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Network Economics and Games

Dynamic pricing and word-of-mouth

We study the problem of optimal dynamic pricing for a monopolist selling a product to consumers in a social network. In the proposed model, the only means of spread of information about the product is via word-of-mouth communication; consumers’ knowledge of the product is only through friends who already know about the product’s existence. Both buyers and nonbuyers contribute to information diffusion, while buyers are more likely to spread the news about the product. By analyzing the structure of the underlying endogenous dynamic process, we show that the optimal dynamic pricing policy for durable products with zero or negligible marginal cost drops the price to zero infinitely often. The firm uses free offers to attract low-valuation agents and to get them more engaged in the spread. As a result, the firm can reach potential high-valuation consumers in parts of the network that would otherwise remain untouched without the price drops. We provide evidence for this behavior from the smartphone app market, where price histories indicate frequent zero-price sales. Moreover, we show that despite dropping the price to zero infinitely often, the optimal price trajectory does not get trapped near zero. We demonstrate the validity of our results in the face of forward-looking consumers and homophily in word-of-mouth engagement. We further unravel the key role of the product type in the optimality of zero-price sales by showing that the price fluctuations disappear after a finite time for a nondurable product.

A. Ajorlou, A. Kakhbod, and A. Jadbabaie, Dynamic Pricing in Social Networks: The Word of Mouth Effect. Management Science, vol. Vol. 64, No. 2, February 2018, pp. 971–979.

Sales-based aggregate rebate design

Firms offering network products and services can enjoy a free gain in their profit, since they can charge a higher price when the product reaches certain level of popularity in the market. Motivated by this observation, we pose the question as to whether it is beneficial to a firm selling a product with no (or weak) network effect to artificially inject externality? We consider a firm selling an indivisible product to a mass of consumers with uncertain heterogeneous valuations. To artificially induce externality, we propose and analyze an aggregate reward program where the reward paid to the consumers is a function of the aggregate size of the buyers. This induces a global game among the consumers where purchase decisions are conditioned on the offered price and reward program, private valuations, and a common public belief on the uncertainty in the valuations. By analyzing the equilibria of the game, we show that introducing positive externality via an increasing aggregate reward program is indeed harmful to the profit. On the other hand, for any decreasing nonconstant reward program, the seller can adjust the price such that the joint price-reward program is profitable. In particular, the amount of reward (or rebate) for the optimal program can be as high as a full refund if the product fails to reach certain level of popularity. The intriguing power of an aggregate reward program lies in its capacity to discriminate the expected net price over consumer valuations. A carefully designed aggregate reward program can hence charge the buyers with higher valuations at a higher rate, unlike a fixed posted price.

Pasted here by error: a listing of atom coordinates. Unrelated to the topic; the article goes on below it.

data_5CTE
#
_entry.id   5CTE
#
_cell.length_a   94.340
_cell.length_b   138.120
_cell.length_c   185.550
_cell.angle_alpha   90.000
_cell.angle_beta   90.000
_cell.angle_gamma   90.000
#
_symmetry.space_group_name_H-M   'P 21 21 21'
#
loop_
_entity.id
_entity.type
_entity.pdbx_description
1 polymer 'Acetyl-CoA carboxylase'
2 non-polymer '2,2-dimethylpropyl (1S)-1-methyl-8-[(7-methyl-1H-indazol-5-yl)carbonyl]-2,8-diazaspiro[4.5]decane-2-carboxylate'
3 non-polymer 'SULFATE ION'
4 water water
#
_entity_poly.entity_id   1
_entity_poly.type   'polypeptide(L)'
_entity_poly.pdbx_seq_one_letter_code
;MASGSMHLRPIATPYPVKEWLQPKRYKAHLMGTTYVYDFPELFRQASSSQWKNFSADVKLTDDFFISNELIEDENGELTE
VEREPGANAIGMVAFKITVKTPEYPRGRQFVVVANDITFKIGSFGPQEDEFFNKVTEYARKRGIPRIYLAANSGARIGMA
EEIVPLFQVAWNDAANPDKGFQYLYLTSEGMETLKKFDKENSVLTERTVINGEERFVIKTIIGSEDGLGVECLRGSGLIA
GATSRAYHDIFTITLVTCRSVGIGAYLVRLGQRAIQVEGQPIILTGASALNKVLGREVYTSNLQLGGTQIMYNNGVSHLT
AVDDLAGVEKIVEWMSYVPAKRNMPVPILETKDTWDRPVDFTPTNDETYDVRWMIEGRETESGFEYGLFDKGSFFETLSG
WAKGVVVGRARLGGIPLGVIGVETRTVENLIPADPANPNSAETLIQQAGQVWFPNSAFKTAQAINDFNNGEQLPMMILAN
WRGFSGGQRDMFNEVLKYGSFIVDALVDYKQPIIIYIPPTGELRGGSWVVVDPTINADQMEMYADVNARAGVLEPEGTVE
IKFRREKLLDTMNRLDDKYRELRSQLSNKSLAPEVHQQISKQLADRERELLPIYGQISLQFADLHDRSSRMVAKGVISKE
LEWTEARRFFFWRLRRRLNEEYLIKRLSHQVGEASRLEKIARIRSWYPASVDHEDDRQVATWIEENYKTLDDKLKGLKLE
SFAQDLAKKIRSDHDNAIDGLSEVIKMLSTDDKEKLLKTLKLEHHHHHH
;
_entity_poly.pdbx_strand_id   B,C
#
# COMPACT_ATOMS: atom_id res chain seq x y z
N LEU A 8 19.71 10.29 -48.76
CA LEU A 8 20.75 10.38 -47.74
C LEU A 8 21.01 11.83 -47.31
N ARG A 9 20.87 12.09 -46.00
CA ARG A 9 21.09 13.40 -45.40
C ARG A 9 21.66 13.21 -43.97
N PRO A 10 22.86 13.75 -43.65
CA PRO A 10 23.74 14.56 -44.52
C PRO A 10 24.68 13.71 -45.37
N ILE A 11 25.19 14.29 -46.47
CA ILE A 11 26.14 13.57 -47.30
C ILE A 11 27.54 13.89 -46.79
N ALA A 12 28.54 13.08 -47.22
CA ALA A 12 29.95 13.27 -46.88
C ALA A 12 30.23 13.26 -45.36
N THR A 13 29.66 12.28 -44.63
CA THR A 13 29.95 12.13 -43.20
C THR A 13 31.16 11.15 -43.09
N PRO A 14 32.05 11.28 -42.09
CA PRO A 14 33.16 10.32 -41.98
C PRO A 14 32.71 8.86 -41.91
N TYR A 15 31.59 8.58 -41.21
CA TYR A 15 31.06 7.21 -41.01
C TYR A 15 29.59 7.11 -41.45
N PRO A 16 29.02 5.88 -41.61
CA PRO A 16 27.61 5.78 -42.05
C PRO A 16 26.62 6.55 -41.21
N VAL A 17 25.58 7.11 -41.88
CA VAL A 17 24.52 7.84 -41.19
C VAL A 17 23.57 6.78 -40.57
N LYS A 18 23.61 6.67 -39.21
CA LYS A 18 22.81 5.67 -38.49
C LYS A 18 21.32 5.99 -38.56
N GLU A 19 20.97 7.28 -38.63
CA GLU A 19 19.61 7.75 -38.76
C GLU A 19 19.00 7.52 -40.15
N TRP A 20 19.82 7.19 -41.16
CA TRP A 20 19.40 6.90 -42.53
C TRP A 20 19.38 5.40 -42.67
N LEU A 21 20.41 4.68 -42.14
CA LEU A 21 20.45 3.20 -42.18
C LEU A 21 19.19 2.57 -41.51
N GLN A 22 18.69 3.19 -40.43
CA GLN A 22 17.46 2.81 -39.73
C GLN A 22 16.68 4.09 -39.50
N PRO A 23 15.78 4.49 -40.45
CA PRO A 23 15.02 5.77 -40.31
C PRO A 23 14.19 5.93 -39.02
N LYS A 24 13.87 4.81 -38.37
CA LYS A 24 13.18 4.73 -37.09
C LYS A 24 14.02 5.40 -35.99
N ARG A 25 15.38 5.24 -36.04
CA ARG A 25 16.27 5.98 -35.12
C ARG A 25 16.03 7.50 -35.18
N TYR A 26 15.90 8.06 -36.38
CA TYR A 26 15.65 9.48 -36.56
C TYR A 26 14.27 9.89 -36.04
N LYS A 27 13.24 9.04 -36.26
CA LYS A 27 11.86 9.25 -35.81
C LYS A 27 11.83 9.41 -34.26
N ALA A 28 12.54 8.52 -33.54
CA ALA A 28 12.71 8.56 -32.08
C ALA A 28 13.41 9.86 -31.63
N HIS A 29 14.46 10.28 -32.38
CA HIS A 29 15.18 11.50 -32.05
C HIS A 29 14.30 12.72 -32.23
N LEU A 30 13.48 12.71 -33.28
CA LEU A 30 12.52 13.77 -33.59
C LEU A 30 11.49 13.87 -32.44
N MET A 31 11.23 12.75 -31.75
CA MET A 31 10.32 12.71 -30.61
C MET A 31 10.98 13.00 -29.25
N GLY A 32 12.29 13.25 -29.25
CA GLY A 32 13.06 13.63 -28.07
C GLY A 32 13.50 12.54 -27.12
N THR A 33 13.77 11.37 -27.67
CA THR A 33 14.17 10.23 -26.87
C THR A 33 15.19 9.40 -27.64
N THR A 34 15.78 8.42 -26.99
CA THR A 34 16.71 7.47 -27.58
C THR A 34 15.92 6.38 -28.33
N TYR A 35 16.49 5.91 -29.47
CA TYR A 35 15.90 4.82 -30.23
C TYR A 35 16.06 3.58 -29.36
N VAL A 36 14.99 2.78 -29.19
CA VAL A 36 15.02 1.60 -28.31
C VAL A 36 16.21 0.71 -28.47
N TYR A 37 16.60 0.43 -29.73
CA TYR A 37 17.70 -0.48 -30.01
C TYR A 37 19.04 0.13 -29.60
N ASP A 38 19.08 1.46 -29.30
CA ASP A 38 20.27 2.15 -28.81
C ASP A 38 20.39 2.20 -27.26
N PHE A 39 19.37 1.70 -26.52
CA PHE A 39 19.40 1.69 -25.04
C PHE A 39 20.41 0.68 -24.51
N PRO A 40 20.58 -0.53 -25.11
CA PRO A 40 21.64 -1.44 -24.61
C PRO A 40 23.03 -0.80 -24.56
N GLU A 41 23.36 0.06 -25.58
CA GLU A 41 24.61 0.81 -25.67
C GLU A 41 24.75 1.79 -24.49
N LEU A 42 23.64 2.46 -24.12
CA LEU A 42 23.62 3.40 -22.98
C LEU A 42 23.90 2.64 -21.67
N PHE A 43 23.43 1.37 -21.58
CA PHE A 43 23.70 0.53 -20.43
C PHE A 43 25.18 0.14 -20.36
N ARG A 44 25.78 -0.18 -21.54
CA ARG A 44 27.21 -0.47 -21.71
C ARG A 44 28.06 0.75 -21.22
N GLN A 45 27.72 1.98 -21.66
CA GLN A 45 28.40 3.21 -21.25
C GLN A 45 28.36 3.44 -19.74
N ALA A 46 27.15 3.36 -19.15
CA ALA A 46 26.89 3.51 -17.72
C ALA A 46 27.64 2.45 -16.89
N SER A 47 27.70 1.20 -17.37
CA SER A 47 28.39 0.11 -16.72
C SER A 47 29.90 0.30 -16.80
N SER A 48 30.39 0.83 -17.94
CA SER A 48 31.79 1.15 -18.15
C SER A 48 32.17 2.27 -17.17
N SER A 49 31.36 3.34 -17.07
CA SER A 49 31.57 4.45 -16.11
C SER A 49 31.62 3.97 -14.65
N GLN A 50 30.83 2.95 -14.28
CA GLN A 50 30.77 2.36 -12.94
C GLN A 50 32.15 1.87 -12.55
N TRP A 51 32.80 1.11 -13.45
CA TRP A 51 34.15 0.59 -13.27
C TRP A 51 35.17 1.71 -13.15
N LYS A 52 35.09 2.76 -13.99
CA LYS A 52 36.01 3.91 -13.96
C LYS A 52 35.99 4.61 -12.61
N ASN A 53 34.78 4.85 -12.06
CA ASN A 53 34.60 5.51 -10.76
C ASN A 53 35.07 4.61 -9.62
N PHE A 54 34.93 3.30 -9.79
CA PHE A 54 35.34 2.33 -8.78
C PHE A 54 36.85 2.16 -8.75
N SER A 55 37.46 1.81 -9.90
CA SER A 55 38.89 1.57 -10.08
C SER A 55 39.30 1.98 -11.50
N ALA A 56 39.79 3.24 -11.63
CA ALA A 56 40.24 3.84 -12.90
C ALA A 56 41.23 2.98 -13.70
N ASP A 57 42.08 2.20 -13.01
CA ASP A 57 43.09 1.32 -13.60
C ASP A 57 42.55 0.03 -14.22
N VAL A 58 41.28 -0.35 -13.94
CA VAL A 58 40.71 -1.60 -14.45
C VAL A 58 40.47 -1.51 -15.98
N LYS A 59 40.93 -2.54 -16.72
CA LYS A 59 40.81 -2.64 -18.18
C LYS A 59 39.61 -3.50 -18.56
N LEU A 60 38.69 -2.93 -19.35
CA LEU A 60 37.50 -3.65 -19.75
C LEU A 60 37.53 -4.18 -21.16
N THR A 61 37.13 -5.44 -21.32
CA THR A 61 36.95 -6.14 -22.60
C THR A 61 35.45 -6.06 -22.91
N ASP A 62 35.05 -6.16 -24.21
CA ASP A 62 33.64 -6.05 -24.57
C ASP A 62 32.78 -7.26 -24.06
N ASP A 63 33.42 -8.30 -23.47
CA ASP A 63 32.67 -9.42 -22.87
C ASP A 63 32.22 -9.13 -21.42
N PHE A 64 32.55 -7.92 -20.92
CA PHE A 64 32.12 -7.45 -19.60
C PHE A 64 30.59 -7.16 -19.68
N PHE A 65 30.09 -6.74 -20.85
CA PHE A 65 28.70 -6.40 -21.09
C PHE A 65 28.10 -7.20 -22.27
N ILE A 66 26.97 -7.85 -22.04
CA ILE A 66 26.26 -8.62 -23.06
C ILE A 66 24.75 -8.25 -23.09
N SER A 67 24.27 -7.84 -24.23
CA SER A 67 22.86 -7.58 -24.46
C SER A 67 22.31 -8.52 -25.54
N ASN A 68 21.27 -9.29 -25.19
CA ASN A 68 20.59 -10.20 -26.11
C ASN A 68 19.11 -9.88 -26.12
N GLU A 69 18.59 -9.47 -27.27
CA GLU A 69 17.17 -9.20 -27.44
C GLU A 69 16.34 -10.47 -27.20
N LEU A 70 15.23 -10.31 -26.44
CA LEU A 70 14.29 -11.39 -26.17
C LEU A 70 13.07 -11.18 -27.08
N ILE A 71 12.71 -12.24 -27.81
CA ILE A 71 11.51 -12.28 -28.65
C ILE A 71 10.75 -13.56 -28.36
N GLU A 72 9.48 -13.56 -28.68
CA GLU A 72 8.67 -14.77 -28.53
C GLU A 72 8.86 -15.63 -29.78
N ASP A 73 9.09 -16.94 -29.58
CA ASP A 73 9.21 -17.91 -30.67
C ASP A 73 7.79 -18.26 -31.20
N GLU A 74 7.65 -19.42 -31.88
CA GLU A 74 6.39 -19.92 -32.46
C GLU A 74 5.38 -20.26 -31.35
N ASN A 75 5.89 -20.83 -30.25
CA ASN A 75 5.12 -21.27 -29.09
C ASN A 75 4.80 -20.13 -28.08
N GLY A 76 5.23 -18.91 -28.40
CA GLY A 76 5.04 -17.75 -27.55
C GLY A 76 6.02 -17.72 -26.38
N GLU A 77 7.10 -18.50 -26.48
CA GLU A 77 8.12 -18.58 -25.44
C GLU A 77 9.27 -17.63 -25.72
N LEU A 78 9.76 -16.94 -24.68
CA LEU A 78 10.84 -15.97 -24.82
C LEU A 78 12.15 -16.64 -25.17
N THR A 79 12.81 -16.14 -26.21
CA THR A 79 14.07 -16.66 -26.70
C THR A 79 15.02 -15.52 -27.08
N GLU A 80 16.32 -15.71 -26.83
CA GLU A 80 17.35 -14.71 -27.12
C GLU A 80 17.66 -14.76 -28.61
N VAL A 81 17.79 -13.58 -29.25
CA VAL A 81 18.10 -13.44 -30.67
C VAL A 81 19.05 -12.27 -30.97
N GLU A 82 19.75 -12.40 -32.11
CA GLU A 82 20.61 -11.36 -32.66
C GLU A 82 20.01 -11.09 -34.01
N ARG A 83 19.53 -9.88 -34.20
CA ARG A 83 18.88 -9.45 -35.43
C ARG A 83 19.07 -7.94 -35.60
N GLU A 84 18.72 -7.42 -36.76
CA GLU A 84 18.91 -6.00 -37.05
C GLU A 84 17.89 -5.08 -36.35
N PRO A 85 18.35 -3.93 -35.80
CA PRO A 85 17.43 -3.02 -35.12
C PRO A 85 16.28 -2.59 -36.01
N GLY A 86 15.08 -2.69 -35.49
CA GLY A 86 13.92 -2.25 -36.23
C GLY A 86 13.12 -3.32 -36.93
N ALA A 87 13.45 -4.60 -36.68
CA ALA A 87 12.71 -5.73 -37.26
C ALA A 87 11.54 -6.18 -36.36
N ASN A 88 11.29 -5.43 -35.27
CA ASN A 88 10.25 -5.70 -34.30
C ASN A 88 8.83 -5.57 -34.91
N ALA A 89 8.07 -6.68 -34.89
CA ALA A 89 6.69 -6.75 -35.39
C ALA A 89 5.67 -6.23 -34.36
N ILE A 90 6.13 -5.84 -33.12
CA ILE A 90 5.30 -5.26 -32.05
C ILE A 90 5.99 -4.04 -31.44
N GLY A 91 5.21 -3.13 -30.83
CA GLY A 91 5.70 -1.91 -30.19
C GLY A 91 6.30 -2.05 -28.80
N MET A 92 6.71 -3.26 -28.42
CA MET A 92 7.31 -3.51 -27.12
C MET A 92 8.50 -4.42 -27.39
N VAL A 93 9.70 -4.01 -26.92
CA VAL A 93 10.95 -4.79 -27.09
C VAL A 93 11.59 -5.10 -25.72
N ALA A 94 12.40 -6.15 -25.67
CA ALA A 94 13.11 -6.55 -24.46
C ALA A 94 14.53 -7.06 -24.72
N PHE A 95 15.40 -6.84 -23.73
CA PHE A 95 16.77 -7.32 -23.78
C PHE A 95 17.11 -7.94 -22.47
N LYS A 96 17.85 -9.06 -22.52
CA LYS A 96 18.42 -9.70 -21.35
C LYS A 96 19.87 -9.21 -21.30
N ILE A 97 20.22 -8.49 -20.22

A. Ajorlou and A. Jadbabaie. Sales-based Aggregate Rebate Design. Working Paper, 2018

Optimal contracting in social networks

We investigate optimal contracts between a firm selling a divisible good that exhibits positive externality and a group of agents in a social network. The extent of externality that each agent receives from the consumption of neighboring agents is privately held and is unknown to the firm. By explicitly characterizing the optimal multilateral contract, we demonstrate how inefficiency in one agent’s trade propagates through the network and creates unequal and network-dependent downward distortion in other agents’ trades. We also explicitly describe bilateral contracts (i.e., the non-linear pricing) and characterize their explicit dependence on the network structure. We show that firm will benefit from uncertainty in agents’ valuation of other agent’s externality. We further elucidate the profit gap between multilateral and bilateral contracts and analyze the consequences of the explicit dependence of the contracts on network structure. When the network is balanced in terms of homogeneity of agents’ influence, network structure has no impact on the firm’s profit when contracts are bilateral. On the other hand, when the influences are heterogeneous with high dispersion (as in core-periphery networks) the restriction to bilateral contracts can result in profit losses that grow unboundedly with the size of networks.
A. Jadbabaie and A. Kakhbod. Optimal contracting in Networks. Journal of Economic Theory, Volume 183, September 2019, Pages 1094-1153

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